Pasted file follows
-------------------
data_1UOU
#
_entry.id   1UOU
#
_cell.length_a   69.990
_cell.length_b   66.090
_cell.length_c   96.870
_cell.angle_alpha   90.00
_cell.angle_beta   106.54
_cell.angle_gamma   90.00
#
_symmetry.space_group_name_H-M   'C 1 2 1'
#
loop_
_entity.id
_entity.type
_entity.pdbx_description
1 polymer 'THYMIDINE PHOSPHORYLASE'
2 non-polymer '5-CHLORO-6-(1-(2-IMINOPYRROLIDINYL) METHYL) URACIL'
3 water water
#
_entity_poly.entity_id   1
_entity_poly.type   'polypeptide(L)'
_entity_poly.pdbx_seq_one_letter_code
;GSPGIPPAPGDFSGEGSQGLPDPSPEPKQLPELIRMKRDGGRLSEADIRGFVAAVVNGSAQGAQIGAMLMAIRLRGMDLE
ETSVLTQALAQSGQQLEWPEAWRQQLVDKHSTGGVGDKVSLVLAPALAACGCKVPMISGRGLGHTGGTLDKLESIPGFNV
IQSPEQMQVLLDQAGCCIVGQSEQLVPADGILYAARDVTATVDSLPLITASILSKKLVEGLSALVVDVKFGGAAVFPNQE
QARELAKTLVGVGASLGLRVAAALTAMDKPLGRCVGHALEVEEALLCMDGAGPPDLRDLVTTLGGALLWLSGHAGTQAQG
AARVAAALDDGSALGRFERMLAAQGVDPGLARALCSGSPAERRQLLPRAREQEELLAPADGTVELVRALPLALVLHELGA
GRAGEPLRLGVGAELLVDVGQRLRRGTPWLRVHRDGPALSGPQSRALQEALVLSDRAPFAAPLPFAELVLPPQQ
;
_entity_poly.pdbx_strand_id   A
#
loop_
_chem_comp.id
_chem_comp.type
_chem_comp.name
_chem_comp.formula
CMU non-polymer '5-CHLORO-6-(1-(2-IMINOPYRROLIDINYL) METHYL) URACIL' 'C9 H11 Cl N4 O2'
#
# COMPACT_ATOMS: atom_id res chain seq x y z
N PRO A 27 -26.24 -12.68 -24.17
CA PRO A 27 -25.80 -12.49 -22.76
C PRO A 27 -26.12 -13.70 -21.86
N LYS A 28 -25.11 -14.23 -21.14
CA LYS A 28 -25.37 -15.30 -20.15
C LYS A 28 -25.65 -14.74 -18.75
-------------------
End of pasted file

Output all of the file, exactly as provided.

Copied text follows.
data_1UOU
#
_entry.id   1UOU
#
_cell.length_a   69.990
_cell.length_b   66.090
_cell.length_c   96.870
_cell.angle_alpha   90.00
_cell.angle_beta   106.54
_cell.angle_gamma   90.00
#
_symmetry.space_group_name_H-M   'C 1 2 1'
#
loop_
_entity.id
_entity.type
_entity.pdbx_description
1 polymer 'THYMIDINE PHOSPHORYLASE'
2 non-polymer '5-CHLORO-6-(1-(2-IMINOPYRROLIDINYL) METHYL) URACIL'
3 water water
#
_entity_poly.entity_id   1
_entity_poly.type   'polypeptide(L)'
_entity_poly.pdbx_seq_one_letter_code
;GSPGIPPAPGDFSGEGSQGLPDPSPEPKQLPELIRMKRDGGRLSEADIRGFVAAVVNGSAQGAQIGAMLMAIRLRGMDLE
ETSVLTQALAQSGQQLEWPEAWRQQLVDKHSTGGVGDKVSLVLAPALAACGCKVPMISGRGLGHTGGTLDKLESIPGFNV
IQSPEQMQVLLDQAGCCIVGQSEQLVPADGILYAARDVTATVDSLPLITASILSKKLVEGLSALVVDVKFGGAAVFPNQE
QARELAKTLVGVGASLGLRVAAALTAMDKPLGRCVGHALEVEEALLCMDGAGPPDLRDLVTTLGGALLWLSGHAGTQAQG
AARVAAALDDGSALGRFERMLAAQGVDPGLARALCSGSPAERRQLLPRAREQEELLAPADGTVELVRALPLALVLHELGA
GRAGEPLRLGVGAELLVDVGQRLRRGTPWLRVHRDGPALSGPQSRALQEALVLSDRAPFAAPLPFAELVLPPQQ
;
_entity_poly.pdbx_strand_id   A
#
loop_
_chem_comp.id
_chem_comp.type
_chem_comp.name
_chem_comp.formula
CMU non-polymer '5-CHLORO-6-(1-(2-IMINOPYRROLIDINYL) METHYL) URACIL' 'C9 H11 Cl N4 O2'
#
# COMPACT_ATOMS: atom_id res chain seq x y z
N PRO A 27 -26.24 -12.68 -24.17
CA PRO A 27 -25.80 -12.49 -22.76
C PRO A 27 -26.12 -13.70 -21.86
N LYS A 28 -25.11 -14.23 -21.14
CA LYS A 28 -25.37 -15.30 -20.15
C LYS A 28 -25.65 -14.74 -18.75